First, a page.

Many Bangladeshi students, who come to the UK for higher education, tend to stay behind at the end of their degree, latest data released by UK’s Office of National Statistics (ONS) on Wednesday indicate.
Between April 2016 and April 2017, 1,050 Bangladeshi students extended their leave to remain in Britain after the expiry of their student visas with 948 choosing to leave before the expiry of their student visas.
“Thai, Chinese, Indian and North American (US) students were more likely to depart before their study visas or extensions expired, whereas Russian, Bangladeshi, Pakistani and Saudi Arabian students were more likely to extend their leave to remain,” the ONS noted.
The UK is the second most popular destination for international students, with four of its universities ranking among the world's top 10.
The latest data coincide with results of a new exit-check system introduced in April 2015 to build a more complete picture of whether those who entered the UK left when they were supposed to.
It indicates that figures of students over-staying may have been inflated in the past and has prompted Home Secretary Amber Rudd to commission a new assessment of the impact of international students on the UK economy.
Rudd has directed the Migration Advisory Committee (MAC) to examine the impact both EU and non-EU students have on the labour market and economy whilst in the UK.
In a statement, she said: “There is no limit to the number of genuine international students who can come to the UK to study and the fact that we remain the second most popular global destination for those seeking higher education is something to be proud of.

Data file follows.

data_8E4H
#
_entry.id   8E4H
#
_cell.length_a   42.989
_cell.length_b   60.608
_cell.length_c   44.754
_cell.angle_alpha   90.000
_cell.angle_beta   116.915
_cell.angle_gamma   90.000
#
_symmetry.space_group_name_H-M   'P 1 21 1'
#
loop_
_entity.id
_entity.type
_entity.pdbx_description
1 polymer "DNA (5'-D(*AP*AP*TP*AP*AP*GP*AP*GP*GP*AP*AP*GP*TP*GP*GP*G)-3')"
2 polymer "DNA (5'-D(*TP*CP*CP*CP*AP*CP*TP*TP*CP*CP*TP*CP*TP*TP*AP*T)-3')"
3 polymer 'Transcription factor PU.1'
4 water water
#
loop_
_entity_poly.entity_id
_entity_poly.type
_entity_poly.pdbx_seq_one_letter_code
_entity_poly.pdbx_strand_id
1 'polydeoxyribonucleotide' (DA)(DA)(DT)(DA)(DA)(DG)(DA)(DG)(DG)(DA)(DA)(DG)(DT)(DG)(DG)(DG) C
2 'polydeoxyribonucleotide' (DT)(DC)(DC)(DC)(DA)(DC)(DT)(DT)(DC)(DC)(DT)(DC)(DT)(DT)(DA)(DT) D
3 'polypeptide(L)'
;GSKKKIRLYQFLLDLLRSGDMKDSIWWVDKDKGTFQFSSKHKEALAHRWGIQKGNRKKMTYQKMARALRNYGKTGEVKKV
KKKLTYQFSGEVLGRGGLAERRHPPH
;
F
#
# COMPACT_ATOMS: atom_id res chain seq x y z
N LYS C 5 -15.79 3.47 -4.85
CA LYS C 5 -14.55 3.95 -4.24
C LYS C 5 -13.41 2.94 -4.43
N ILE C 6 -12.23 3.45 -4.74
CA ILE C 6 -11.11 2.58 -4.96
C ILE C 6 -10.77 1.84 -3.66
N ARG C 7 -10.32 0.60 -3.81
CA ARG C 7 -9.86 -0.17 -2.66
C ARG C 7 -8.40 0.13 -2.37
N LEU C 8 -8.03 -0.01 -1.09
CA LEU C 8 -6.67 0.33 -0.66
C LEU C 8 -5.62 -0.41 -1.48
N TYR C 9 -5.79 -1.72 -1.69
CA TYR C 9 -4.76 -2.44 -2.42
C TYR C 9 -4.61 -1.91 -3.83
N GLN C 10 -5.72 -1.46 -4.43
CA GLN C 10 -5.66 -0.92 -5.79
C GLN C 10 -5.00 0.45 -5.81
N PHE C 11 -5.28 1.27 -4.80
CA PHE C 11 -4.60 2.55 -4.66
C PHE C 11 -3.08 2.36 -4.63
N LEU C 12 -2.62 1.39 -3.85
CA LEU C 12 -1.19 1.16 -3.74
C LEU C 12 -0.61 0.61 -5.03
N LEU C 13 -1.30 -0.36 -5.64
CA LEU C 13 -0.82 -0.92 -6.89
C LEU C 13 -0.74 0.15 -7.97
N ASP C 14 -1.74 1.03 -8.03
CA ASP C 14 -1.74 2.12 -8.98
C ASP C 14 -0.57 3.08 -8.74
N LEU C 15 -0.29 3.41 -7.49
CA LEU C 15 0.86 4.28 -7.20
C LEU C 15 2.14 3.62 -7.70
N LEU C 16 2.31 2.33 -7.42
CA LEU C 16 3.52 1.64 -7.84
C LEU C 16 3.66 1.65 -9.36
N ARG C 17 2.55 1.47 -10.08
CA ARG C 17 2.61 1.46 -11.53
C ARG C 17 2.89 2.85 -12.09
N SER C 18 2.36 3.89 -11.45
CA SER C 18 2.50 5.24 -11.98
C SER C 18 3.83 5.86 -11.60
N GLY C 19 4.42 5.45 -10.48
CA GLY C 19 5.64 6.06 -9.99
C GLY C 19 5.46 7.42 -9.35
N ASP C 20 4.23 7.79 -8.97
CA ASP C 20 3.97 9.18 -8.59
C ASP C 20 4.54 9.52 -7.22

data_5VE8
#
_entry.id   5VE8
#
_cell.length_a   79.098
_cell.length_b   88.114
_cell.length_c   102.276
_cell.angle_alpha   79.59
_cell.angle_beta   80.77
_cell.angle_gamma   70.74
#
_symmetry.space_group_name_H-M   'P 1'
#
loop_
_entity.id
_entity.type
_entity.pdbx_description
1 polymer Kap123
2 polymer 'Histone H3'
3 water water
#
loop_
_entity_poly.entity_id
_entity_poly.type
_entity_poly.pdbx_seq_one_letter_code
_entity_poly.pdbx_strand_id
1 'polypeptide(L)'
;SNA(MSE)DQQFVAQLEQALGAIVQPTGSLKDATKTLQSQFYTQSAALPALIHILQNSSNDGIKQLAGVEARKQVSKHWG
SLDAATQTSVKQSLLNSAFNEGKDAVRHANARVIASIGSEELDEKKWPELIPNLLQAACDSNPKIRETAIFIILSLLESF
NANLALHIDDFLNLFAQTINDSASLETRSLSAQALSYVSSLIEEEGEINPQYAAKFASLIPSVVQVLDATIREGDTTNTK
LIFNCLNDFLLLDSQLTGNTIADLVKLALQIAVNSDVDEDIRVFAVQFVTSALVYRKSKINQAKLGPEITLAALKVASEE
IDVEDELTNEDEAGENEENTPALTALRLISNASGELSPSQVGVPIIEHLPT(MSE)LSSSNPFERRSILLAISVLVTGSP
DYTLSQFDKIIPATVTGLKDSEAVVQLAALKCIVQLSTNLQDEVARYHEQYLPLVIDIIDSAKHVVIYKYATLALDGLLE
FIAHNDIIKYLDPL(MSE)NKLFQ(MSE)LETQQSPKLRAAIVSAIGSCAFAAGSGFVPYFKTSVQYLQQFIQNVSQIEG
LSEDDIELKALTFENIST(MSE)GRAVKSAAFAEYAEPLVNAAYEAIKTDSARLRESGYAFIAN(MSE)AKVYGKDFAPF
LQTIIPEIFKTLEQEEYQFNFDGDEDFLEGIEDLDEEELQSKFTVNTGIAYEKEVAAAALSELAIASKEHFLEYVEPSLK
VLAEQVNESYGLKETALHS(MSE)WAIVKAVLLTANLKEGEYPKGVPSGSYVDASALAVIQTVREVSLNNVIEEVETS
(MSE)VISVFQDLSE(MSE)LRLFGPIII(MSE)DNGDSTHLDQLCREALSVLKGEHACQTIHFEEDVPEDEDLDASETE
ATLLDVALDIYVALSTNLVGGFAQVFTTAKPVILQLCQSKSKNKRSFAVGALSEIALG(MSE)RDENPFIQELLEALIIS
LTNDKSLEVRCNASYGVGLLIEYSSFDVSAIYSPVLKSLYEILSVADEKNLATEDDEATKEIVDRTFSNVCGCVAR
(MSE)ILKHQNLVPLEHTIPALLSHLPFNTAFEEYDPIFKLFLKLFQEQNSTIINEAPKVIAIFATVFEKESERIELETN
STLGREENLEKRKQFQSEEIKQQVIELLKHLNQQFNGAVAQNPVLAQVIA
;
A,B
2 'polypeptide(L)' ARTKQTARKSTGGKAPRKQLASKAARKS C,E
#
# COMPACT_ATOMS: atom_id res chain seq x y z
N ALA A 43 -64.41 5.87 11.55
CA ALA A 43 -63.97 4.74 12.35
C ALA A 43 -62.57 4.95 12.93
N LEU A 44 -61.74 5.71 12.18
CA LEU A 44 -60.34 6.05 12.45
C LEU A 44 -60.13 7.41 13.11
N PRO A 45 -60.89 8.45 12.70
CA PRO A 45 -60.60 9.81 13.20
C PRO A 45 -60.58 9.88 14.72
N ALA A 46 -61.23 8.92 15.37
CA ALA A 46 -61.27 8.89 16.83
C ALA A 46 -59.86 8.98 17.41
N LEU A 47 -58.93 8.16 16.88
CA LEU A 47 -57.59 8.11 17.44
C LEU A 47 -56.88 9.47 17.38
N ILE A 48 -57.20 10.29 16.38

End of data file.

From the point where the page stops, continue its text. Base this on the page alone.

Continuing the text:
“We understand how important students from around the world are to our higher education sector, which is a key export for our country, and that’s why we want to have a robust and independent evidence base of their value and the impact they have.”
The move has been widely welcomed by universities and other agencies involved in attracting more overseas students to UK’s shores.
"This is an opportunity to build on the considerable evidence that shows that international students have a very positive impact on the UK economy and local communities," said Alistair Jarvis, chief executive of Universities UK.
It is also hoped that the latest MAC assessment, due to report by September next year, will add pressure on Prime Minister Theresa May to remove student figures from the overall annual migration data.
MAC has been asked to examine the impact of tuition fees and other spending by international students on the local and national economy, as well as the role students play in contributing to economic growth and the quality of education for domestic students.